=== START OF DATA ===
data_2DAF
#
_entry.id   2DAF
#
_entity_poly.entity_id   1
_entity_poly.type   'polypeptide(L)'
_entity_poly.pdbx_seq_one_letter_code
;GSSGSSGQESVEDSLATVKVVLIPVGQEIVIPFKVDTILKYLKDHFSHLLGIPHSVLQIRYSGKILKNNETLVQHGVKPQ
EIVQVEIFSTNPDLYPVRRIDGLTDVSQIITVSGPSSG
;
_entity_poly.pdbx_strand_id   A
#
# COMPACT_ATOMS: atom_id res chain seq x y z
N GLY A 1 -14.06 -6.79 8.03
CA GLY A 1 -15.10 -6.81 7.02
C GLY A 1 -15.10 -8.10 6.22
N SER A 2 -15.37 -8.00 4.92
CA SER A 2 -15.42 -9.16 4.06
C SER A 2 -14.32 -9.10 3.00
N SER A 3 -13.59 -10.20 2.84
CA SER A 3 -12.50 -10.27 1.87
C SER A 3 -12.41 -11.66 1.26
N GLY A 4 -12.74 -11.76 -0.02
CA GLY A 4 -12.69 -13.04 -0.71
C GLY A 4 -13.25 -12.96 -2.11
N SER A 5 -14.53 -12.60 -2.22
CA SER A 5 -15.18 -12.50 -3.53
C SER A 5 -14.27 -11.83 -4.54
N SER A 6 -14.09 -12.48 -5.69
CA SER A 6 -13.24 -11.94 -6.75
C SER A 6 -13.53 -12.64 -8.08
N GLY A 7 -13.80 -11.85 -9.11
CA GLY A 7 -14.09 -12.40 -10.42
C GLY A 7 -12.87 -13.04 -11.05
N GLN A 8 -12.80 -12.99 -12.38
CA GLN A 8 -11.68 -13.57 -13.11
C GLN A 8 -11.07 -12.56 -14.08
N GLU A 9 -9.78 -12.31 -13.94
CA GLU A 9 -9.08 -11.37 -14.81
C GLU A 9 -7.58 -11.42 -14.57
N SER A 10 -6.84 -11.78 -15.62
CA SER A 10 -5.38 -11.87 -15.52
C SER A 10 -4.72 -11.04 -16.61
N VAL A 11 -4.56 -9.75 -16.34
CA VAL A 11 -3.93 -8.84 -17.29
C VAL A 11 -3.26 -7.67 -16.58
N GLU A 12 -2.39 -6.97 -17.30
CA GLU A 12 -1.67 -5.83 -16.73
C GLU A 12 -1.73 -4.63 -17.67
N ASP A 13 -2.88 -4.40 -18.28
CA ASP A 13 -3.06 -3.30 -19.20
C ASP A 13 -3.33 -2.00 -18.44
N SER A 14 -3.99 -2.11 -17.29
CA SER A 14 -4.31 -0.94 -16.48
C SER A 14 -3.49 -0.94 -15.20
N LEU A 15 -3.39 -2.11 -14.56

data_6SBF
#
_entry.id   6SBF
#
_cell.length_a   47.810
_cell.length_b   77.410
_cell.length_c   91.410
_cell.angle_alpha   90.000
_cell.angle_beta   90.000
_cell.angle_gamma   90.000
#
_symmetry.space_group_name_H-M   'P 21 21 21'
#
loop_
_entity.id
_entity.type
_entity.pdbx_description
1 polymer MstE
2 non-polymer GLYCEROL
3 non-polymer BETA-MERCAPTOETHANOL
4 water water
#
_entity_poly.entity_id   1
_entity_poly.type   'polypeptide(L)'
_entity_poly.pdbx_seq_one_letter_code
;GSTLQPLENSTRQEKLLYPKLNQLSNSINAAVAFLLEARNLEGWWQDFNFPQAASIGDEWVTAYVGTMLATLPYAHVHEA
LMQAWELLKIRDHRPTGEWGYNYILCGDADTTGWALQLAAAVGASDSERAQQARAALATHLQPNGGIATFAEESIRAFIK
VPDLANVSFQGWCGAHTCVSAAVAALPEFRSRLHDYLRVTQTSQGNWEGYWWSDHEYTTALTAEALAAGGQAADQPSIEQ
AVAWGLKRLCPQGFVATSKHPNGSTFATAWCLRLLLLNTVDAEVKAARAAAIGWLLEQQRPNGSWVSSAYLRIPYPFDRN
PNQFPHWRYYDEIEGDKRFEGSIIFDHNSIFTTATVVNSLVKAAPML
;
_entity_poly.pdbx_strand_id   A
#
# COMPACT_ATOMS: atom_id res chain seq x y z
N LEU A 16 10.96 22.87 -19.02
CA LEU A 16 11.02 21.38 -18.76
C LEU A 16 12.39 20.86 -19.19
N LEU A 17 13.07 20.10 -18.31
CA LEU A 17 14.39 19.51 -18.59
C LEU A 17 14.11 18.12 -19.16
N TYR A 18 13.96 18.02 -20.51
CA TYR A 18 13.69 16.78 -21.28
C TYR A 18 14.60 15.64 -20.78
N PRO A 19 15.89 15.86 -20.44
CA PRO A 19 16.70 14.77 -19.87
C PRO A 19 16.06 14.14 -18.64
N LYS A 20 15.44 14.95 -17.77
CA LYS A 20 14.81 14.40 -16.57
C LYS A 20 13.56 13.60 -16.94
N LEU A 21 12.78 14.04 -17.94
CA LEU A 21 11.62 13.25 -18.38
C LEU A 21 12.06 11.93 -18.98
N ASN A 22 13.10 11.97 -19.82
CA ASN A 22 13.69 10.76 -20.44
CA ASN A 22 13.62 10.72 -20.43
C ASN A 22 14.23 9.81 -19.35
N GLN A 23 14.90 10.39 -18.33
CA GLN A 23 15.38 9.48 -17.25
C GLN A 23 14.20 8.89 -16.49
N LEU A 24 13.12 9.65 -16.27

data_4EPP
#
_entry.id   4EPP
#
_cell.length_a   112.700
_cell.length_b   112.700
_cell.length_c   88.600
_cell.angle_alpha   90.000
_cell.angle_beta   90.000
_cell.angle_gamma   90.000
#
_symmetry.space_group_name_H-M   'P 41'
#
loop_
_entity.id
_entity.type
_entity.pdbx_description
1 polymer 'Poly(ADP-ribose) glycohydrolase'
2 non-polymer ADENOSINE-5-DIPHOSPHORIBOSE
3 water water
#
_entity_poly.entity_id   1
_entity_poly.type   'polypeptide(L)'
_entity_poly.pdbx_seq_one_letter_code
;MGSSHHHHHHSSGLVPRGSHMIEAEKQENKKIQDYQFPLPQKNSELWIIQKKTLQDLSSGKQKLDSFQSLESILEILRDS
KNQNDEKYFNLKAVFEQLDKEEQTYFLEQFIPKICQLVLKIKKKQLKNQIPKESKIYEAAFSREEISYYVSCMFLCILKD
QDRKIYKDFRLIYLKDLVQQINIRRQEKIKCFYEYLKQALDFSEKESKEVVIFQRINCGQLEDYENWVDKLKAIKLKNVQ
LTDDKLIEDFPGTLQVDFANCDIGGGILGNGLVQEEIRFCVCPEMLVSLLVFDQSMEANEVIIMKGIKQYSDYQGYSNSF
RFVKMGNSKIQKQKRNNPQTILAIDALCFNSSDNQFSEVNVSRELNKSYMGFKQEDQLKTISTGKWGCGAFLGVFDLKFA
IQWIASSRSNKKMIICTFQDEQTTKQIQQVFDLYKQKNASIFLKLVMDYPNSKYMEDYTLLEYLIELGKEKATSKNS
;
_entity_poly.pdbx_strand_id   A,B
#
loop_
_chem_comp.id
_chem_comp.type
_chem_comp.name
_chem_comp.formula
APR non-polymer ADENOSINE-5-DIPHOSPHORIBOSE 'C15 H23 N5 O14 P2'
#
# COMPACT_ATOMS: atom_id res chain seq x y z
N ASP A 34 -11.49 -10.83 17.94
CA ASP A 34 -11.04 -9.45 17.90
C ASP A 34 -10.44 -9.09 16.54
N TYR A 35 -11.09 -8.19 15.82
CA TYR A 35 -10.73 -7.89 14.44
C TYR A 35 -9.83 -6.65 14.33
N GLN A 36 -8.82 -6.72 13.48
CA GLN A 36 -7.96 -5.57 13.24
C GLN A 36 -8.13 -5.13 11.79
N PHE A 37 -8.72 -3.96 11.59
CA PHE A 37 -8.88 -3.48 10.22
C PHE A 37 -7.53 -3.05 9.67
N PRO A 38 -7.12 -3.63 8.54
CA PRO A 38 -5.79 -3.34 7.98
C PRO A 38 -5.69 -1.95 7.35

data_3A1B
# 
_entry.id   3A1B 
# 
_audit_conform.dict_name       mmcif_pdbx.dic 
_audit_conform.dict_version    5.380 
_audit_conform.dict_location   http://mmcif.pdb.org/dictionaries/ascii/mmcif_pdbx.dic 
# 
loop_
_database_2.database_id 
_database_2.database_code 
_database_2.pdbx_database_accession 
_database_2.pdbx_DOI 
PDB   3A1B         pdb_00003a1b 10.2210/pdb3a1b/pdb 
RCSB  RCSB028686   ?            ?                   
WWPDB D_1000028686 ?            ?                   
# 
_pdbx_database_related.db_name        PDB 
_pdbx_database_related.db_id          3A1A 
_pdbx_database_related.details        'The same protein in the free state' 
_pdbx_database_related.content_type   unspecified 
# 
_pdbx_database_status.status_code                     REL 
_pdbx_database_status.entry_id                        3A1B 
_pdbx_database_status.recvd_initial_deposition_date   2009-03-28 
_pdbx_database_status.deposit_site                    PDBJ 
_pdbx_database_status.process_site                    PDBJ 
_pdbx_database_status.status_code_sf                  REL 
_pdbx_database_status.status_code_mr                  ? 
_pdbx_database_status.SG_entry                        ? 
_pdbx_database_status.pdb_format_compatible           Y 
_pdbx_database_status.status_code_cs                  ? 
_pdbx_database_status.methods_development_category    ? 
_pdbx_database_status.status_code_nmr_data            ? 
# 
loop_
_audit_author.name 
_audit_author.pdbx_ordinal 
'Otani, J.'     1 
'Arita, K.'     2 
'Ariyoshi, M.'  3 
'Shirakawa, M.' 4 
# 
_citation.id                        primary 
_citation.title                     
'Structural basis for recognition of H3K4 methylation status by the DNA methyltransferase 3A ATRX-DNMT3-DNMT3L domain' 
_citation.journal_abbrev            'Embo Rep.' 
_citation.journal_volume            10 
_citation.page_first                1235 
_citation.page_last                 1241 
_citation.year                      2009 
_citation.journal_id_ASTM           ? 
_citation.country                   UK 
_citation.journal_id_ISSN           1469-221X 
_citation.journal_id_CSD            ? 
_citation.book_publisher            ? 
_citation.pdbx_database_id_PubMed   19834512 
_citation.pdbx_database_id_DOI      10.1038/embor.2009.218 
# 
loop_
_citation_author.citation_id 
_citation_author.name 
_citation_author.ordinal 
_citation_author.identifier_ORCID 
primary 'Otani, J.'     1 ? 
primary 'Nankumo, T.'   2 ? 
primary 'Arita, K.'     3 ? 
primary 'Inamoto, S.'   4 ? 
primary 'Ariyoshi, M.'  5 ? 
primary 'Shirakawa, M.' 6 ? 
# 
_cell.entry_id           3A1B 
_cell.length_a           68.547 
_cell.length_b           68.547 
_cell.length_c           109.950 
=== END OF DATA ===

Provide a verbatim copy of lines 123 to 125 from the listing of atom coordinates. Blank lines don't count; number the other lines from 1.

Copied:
_cell.length_c   88.600
_cell.angle_alpha   90.000
_cell.angle_beta   90.000